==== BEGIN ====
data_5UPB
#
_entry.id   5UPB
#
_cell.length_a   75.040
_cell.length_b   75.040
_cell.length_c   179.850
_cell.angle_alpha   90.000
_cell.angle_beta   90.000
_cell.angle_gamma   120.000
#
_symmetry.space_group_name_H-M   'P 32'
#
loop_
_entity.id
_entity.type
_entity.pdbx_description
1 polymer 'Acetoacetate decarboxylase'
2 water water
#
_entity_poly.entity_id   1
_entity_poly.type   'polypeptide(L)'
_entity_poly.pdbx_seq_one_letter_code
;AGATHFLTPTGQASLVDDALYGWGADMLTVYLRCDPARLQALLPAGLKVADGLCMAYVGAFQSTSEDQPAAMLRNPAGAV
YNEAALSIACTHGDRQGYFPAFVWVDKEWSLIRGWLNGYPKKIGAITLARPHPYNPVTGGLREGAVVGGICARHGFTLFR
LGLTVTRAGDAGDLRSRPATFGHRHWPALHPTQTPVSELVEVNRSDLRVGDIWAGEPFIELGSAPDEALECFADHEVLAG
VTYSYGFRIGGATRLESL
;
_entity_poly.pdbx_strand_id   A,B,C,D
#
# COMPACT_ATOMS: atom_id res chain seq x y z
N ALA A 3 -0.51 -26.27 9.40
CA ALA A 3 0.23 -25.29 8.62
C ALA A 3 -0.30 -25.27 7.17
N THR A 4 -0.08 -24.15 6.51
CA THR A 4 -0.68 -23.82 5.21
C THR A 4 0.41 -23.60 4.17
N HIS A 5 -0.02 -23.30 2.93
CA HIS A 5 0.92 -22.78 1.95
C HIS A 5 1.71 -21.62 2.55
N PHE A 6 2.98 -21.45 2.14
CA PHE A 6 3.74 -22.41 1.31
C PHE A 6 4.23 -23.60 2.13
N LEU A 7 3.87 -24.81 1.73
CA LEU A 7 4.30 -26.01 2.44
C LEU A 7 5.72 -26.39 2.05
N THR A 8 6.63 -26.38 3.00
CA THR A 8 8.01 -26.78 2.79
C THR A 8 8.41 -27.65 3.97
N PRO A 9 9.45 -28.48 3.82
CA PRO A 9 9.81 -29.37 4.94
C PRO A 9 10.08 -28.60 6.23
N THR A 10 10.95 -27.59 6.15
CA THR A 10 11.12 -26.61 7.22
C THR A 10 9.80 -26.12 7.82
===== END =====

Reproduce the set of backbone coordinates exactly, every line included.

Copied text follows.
data_5UPB
#
_entry.id   5UPB
#
_cell.length_a   75.040
_cell.length_b   75.040
_cell.length_c   179.850
_cell.angle_alpha   90.000
_cell.angle_beta   90.000
_cell.angle_gamma   120.000
#
_symmetry.space_group_name_H-M   'P 32'
#
loop_
_entity.id
_entity.type
_entity.pdbx_description
1 polymer 'Acetoacetate decarboxylase'
2 water water
#
_entity_poly.entity_id   1
_entity_poly.type   'polypeptide(L)'
_entity_poly.pdbx_seq_one_letter_code
;AGATHFLTPTGQASLVDDALYGWGADMLTVYLRCDPARLQALLPAGLKVADGLCMAYVGAFQSTSEDQPAAMLRNPAGAV
YNEAALSIACTHGDRQGYFPAFVWVDKEWSLIRGWLNGYPKKIGAITLARPHPYNPVTGGLREGAVVGGICARHGFTLFR
LGLTVTRAGDAGDLRSRPATFGHRHWPALHPTQTPVSELVEVNRSDLRVGDIWAGEPFIELGSAPDEALECFADHEVLAG
VTYSYGFRIGGATRLESL
;
_entity_poly.pdbx_strand_id   A,B,C,D
#
# COMPACT_ATOMS: atom_id res chain seq x y z
N ALA A 3 -0.51 -26.27 9.40
CA ALA A 3 0.23 -25.29 8.62
C ALA A 3 -0.30 -25.27 7.17
N THR A 4 -0.08 -24.15 6.51
CA THR A 4 -0.68 -23.82 5.21
C THR A 4 0.41 -23.60 4.17
N HIS A 5 -0.02 -23.30 2.93
CA HIS A 5 0.92 -22.78 1.95
C HIS A 5 1.71 -21.62 2.55
N PHE A 6 2.98 -21.45 2.14
CA PHE A 6 3.74 -22.41 1.31
C PHE A 6 4.23 -23.60 2.13
N LEU A 7 3.87 -24.81 1.73
CA LEU A 7 4.30 -26.01 2.44
C LEU A 7 5.72 -26.39 2.05
N THR A 8 6.63 -26.38 3.00
CA THR A 8 8.01 -26.78 2.79
C THR A 8 8.41 -27.65 3.97
N PRO A 9 9.45 -28.48 3.82
CA PRO A 9 9.81 -29.37 4.94
C PRO A 9 10.08 -28.60 6.23
N THR A 10 10.95 -27.59 6.15
CA THR A 10 11.12 -26.61 7.22
C THR A 10 9.80 -26.12 7.82